Arguably not, as I isn't an American, innit? Apologies, I shall try to be sensible.You need to make your mind up!
We needed them
I suspect that you may both have attended St Custards with Peason in the Lower Fourthhaving to go and ask for an exeat
It's in shakespeare, exuent as part of a stage direction when more than one person is exiting. It does appear in the original s's printed works.Is the cod Shakepearean quotation (as in 'Exuant stage right') spelt the way I've spelled it? I think it may also be a Pythonism... (ps I may have set a trap, in there)
I assume that c is my new york accent.I say b), which seems to match the majority.
I always thought that c) was an accepted but uncommon variation on the standard (b), but I've been hearing it more and more in the media with increasingly vehement 'g-sounds', bordering on glottal stops.
I want to know if there is an age/regional/class divide.
And yes, the political "B—" word is part of the same phenomenon.
I chose C. I'm 46, and hail originally from Bradford, UK. I have retained many features of my home town way of speaking, although inevitably moderated through being an EFL teacher. My dad made the leap from lorry driver to probation officer, my mum was a clerical worker, which I guess makes me second-generation middle-class.I want to know if there is an age/regional/class divide.
Now that I think about it, I think I do pronounce the B word with a hard K. It strikes me that, in my home town, we often pronounce "break" to rhyme with "deck" - think "ready brek". And thus you could posit a rhetorical question: what does the mooted departure do to our close connection with the EU? "Breaks it." (Note that here I offer no opinion either way on whether this break is a good or bad thing.) I wonder whether that has subconsciously affected my pronunciation.And yes, the political "B—" word is part of the same phenomenon.
Agreed.Phonologically speaking, options A and D seem unlikely, as you'd be following a voiced velar plosive /g/ with an unvoiced alveolar fricative /s/. (Or vice-versa, vis-a-vis /k/ and /z/), and while the manner and place of articulation can - obviously - change within consonant clusters, the use (or lack) of voice tends to stay constant.
'...things proper'in my home town, we often pronounce
So do I. In fact, I recently invented a word, entirely by accident (in that I knew exactly what I needed to mean, and said it....not realising that it didn't exist). I mean I invented it in mid-babble, here on this forum.I support the notion of a living and evolving language.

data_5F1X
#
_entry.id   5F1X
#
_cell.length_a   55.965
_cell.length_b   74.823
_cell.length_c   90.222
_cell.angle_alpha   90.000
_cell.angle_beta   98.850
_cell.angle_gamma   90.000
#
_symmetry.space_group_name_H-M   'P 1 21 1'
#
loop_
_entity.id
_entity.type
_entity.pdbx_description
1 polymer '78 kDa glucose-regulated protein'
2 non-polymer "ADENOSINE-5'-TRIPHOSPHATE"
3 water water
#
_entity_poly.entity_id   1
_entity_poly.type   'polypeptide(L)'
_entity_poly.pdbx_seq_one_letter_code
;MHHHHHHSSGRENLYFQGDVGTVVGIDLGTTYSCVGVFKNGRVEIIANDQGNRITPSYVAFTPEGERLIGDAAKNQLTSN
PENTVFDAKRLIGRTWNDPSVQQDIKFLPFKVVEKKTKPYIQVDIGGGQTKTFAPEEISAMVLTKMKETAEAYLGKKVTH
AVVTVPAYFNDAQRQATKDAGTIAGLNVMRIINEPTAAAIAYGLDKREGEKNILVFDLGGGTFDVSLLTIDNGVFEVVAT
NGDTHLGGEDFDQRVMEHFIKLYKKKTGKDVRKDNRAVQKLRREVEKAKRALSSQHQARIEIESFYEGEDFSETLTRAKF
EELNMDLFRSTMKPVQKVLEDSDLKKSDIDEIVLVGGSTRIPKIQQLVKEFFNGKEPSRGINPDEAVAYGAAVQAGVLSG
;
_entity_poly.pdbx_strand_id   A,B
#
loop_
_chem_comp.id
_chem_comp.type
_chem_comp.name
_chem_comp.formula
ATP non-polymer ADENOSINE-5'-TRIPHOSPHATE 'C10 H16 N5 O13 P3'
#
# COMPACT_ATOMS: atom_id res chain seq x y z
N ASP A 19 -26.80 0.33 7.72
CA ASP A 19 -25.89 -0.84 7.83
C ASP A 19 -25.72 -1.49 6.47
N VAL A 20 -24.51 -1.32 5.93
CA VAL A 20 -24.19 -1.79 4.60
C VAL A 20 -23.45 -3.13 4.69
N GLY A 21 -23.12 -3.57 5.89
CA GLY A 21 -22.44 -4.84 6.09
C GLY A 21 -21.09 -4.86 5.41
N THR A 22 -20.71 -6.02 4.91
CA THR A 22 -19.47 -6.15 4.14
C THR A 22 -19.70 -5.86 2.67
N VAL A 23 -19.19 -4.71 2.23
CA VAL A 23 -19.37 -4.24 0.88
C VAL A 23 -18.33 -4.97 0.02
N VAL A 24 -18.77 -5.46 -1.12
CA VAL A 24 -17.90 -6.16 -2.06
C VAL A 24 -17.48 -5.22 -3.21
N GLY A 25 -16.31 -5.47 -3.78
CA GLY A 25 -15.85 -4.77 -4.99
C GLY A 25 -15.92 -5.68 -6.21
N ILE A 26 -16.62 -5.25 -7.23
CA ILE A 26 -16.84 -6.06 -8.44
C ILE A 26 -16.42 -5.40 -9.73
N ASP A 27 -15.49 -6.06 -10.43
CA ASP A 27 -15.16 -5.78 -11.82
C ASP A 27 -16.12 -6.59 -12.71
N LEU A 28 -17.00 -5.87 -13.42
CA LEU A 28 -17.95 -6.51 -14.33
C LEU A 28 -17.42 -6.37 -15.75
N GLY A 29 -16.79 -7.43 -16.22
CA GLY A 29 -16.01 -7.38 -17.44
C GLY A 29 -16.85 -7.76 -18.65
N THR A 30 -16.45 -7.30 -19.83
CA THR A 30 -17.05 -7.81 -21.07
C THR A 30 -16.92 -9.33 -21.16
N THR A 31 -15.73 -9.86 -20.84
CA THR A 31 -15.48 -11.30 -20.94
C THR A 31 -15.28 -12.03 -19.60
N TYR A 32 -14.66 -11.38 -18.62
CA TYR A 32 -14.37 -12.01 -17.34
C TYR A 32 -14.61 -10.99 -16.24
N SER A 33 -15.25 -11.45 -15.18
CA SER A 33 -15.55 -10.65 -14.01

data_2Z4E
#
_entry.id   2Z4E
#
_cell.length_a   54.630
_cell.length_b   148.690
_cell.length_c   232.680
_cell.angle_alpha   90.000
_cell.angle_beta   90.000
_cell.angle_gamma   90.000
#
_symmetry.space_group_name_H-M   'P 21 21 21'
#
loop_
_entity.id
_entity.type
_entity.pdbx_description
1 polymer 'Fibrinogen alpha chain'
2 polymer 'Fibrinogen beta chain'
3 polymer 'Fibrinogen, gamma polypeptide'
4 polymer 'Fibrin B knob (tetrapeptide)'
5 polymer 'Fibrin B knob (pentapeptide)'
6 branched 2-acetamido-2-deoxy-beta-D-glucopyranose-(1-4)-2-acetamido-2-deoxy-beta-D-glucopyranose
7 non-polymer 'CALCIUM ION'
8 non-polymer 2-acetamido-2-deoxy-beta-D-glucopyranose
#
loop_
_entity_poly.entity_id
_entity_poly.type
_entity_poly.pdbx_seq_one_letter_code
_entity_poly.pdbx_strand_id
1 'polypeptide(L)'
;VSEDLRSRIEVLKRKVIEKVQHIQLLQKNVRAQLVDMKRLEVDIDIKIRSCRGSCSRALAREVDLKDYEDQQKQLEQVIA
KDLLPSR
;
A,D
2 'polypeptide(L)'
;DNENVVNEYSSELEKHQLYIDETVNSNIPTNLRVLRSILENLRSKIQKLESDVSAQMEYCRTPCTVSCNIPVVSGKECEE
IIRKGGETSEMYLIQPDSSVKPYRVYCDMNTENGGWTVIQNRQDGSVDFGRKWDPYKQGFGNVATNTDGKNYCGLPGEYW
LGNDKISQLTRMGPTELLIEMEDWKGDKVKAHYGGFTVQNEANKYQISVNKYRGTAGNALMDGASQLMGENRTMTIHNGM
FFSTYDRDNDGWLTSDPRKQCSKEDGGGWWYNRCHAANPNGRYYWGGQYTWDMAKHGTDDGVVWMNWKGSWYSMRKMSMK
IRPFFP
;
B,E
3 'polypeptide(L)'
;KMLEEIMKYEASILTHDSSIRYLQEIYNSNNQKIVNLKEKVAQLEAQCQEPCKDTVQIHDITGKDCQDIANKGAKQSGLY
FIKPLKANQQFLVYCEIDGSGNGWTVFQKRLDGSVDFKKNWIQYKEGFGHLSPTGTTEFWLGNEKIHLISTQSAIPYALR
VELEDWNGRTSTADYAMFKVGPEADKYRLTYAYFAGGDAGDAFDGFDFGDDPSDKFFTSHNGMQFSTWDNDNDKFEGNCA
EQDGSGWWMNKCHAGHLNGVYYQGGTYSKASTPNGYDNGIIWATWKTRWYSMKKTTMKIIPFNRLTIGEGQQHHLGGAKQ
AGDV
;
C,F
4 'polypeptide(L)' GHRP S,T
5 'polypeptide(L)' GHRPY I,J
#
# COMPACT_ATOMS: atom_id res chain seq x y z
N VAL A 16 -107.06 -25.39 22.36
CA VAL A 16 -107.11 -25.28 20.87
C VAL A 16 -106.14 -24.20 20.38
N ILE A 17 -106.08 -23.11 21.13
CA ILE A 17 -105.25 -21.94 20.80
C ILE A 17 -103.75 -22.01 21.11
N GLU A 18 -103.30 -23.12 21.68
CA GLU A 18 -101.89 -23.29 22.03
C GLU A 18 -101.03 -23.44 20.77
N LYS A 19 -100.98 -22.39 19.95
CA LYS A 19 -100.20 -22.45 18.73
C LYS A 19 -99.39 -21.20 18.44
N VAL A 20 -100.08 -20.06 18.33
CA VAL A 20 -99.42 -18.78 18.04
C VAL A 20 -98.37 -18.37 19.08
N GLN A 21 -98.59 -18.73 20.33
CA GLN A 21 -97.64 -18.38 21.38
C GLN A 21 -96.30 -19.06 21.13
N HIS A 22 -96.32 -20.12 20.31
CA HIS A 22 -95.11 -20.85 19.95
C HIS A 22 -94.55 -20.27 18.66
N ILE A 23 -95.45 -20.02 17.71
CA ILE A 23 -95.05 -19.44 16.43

I think exotic plurals and language varients are highly-desirable, but I'm sufficiently-realistic/pessimistic to realise that (at best, in most cases) they'll rarely ever achieve pandemotic uptake.where people no longer consider exotic plurals to be desiderata
Yep, we do do that (Scottish people, I mean....and, presumably, MILs as well)Then she once was out with me and ran into another Scot and they started conversing with one another
As I've rattled-on about before (here and elsewhere) many people totally-misunderstand spoken language in Scotland.Wow! That was thick!
'bout bloody time, an' all. But you're right, I've not lived in the UK since 2015, so this development is new to me.to make the tongue of the dales perhaps a dominant spoken style
Oh, I never doubted for a second that you do. Profuse apologies: my allusion to tantra-flingers was aimed solely at the notional nhabitants of Bradford and Bannockburn, although my trajectory was obviously off. Despite being someone who is supposed to be a professional communicator, I didn't make that nearly clear enough first go around. Sorry.So do I.
Lol. I didn't really finish my thought. My comment about "thick" was that when she spoke to someone who had been raised in Scotland, it surprised that her accent got thicker and I really had to concentrate on the conversation. They started talking about a train - the Royal Scot, or something - that they'd both ridden and had lunch on at some point in their lives. Both were strangers to each other, but they enjoyed reminiscing about Scotland.Yep, we do do that (Scottish people, I mean....and, presumably, MILs as well))